U.S. Rep. Jim Sensenbrenner
Press Release

Congressman Sensenbrenner Statement at Markup of the Adam Walsh Reauthorization Act

"I urge my colleagues to support this bill..."

By - Mar 22nd, 2017 11:53 am
Jim Sensenbrenner. Photo from Sensenbrenner's office.

Jim Sensenbrenner. Photo from Sensenbrenner’s office.

WASHINGTON, D.C. – Today, Congressman Jim Sensenbrenner delivered the following remarks during the House Judiciary Committee’s markup of H.R. 1188, the Adam Walsh Reauthorization Act of 2017, legislation reintroduced by Congressman Sensenbrenner earlier this year.

Watch the statement here.

Read the full transcript below:

The Adam Walsh Child Protection and Safety Act, enacted in 2006, is landmark legislation intended to keep our communities, and most importantly our children, safe from sex offenders and other dangerous predators.

This bipartisan bill strengthened sex offender registry requirements and enforcement, extended federal registry requirements to Indian tribes, and authorized funding for several programs intended to address and deter child exploitation.

The centerpiece of the Adam Walsh Act is the national Sex Offender Registration and Notification Act, or SORNA [SORE-NA].  SORNA’s goal is to create a seamless national sex offender registry to assist law enforcement’s efforts to detect and track offenders.  SORNA provides minimum standards for state sex offender registries, and created the Dru Sjodin National Sex Offender Website, which allows law enforcement officials and the general public to search for sex offenders nationwide from just one website.

H.R. 1188, the Adam Walsh Reauthorization Act of 2017, reauthorizes two key programs from the original Adam Walsh Act – grants to the states and other jurisdictions to implement the Adam Walsh Act’s sex offender registry requirements, and funding for the U.S. Marshals’ to locate and apprehend sex offenders who violate registration requirements.  Specifically, the bill authorizes not less than $60 million annually through fiscal year 2021, which is consistent with recent appropriations. These programs are crucial to efforts to complete, and enforce, the national network of sex offender registries, particularly in light of the already-passed deadline for the states to come into compliance with SORNA.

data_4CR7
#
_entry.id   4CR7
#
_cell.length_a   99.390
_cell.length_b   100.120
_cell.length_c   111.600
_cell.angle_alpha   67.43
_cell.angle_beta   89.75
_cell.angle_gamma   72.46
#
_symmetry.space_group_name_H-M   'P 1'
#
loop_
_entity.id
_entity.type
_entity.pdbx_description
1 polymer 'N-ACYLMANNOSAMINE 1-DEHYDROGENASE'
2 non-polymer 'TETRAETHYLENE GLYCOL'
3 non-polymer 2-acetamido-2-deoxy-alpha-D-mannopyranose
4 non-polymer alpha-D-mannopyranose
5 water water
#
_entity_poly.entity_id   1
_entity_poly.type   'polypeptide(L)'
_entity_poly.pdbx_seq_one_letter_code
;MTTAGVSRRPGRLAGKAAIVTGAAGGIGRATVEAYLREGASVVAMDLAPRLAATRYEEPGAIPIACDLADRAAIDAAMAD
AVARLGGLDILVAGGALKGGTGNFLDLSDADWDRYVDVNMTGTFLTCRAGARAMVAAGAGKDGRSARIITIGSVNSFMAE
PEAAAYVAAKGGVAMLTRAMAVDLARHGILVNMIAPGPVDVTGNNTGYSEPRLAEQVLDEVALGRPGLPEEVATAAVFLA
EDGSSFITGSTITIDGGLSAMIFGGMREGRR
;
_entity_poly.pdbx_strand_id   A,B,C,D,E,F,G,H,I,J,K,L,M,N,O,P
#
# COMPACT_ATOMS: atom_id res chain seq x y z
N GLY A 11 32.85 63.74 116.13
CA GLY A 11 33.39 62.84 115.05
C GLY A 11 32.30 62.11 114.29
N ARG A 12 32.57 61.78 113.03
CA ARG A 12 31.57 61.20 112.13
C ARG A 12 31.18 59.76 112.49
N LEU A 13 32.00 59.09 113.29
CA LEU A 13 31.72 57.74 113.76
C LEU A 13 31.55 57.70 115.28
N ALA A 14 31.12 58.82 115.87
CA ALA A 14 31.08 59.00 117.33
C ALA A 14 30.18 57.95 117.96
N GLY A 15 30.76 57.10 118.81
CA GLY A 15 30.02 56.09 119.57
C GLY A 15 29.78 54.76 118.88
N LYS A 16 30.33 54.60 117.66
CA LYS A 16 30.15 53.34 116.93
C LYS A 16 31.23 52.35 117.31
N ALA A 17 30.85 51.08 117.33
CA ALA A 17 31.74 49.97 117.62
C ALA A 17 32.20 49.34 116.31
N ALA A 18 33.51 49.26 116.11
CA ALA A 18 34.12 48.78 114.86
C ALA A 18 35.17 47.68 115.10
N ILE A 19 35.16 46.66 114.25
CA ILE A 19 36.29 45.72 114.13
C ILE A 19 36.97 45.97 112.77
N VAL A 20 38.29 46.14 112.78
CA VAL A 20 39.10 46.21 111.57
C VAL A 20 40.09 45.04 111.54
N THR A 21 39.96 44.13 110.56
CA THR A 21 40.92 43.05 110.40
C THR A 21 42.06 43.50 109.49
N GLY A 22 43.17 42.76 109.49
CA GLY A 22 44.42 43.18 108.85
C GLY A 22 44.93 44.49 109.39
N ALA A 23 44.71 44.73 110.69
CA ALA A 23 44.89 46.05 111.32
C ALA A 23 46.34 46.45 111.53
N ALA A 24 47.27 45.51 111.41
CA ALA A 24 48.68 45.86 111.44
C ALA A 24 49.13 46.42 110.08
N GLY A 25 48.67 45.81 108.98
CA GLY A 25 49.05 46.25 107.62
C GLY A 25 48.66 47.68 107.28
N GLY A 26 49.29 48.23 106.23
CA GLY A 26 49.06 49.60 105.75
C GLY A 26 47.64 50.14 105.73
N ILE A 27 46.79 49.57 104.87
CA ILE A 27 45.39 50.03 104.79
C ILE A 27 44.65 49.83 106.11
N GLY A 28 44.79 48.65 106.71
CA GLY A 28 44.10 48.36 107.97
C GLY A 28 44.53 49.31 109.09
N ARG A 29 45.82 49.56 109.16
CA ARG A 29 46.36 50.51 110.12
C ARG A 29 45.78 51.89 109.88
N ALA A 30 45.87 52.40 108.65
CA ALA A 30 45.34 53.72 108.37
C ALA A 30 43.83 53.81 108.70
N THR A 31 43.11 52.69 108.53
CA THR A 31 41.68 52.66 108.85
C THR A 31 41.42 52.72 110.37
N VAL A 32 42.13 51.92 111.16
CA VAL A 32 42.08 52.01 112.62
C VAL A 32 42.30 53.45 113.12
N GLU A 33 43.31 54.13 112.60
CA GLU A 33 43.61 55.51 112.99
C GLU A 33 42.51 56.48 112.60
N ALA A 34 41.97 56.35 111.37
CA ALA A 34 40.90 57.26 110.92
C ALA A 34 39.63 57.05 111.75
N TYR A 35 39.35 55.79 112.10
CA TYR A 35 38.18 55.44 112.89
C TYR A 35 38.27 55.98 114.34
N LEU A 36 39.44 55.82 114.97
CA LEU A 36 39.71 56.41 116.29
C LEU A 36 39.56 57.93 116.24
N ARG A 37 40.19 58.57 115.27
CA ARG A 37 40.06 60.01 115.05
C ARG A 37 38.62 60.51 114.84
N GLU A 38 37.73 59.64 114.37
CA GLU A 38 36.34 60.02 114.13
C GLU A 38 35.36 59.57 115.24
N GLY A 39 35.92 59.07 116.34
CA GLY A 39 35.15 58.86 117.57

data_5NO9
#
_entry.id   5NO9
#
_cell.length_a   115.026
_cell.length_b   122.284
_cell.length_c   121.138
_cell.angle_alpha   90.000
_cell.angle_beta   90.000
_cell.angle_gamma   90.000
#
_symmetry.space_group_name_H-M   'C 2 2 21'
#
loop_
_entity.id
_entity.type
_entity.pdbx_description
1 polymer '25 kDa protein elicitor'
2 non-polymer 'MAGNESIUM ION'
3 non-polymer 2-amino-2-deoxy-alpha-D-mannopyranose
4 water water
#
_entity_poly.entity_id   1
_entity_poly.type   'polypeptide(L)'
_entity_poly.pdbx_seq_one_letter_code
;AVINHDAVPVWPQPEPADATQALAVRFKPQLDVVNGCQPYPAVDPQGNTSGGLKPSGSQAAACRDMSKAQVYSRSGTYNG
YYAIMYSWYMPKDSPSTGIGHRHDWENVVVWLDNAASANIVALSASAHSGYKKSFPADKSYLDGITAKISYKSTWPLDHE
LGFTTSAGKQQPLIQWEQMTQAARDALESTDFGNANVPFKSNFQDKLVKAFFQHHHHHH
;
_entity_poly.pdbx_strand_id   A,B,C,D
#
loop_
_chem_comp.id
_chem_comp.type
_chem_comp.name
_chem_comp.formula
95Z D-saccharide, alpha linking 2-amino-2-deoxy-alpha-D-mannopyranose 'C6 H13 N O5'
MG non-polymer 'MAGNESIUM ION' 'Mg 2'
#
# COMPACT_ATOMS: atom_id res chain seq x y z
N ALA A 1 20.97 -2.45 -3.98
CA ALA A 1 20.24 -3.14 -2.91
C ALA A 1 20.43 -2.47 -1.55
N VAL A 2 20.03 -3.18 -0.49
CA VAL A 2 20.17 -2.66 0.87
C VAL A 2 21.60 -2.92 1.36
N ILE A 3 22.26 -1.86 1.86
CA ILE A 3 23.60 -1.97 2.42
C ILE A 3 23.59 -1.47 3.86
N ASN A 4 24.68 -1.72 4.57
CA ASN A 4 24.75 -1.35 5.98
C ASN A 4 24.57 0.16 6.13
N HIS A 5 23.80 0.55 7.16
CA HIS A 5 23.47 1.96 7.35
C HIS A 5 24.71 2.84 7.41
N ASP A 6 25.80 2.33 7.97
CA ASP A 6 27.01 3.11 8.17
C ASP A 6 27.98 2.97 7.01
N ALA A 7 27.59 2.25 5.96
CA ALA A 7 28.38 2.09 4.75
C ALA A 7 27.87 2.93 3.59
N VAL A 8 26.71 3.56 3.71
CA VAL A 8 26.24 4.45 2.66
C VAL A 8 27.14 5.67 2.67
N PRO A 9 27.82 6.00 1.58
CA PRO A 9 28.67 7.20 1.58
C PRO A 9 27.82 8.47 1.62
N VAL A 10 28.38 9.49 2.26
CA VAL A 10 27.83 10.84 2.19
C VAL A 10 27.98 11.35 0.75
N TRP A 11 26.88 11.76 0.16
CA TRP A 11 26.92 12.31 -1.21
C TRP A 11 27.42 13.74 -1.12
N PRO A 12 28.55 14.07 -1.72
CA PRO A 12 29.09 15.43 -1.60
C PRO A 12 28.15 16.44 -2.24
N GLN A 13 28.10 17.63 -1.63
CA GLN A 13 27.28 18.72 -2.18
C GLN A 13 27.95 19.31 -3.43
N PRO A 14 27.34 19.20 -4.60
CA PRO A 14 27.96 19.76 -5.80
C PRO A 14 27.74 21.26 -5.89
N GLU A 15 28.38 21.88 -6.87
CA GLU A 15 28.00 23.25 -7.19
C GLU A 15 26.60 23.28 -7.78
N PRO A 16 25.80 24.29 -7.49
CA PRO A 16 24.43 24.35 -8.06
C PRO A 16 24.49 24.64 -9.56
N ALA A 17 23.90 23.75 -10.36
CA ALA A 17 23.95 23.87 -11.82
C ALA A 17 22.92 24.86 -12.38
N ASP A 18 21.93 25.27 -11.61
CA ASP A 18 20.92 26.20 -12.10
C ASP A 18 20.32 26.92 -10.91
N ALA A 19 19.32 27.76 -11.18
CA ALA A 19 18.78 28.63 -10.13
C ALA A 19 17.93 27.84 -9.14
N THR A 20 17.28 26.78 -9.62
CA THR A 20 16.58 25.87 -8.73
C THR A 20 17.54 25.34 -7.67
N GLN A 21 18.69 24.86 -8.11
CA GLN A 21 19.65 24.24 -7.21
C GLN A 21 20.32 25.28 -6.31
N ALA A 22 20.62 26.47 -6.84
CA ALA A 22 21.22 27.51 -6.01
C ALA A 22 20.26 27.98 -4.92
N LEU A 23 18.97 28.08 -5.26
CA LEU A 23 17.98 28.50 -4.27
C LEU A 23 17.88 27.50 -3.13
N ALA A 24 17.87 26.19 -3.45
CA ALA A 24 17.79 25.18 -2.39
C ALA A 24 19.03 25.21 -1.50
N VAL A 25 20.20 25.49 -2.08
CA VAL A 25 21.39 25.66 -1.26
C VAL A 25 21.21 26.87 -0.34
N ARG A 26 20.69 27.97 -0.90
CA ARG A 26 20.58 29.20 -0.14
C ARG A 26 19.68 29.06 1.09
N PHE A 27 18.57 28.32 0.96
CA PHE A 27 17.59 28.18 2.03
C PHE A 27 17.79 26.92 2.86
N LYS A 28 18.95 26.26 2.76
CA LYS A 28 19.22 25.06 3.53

Based on feedback from the states, H.R. 1188 makes targeted changes to the SORNA sex offender registry requirements.  The bill changes the period of time after which juveniles adjudicated delinquent can petition to be removed from the sex offender registry for a clean record from 25 years to 15 years, and provides that juveniles do not need to be included on publicly-viewed sex offender registries.  Instead, it is sufficient for juveniles to be included on registries that are only viewed by law enforcement entities.  I believe these provisions strike an appropriate balance between being tough on juveniles who commit serious sex crimes and understanding that there can be differences between adult and juvenile offenders.

The bill also recognizes the unique challenges that tribes face in implementing SORNA.  H.R. 1188 provides technical assistance to tribes so they can access, and enter information into, the federal criminal information databases. Finally, H.R. 1188 amends the statute of limitations to allow individuals who were victims of exploitation or trafficking as juveniles to have 10 years after becoming an adult to file suit for a civil remedy.   It is my hope that with these common sense changes, more states will come into compliance.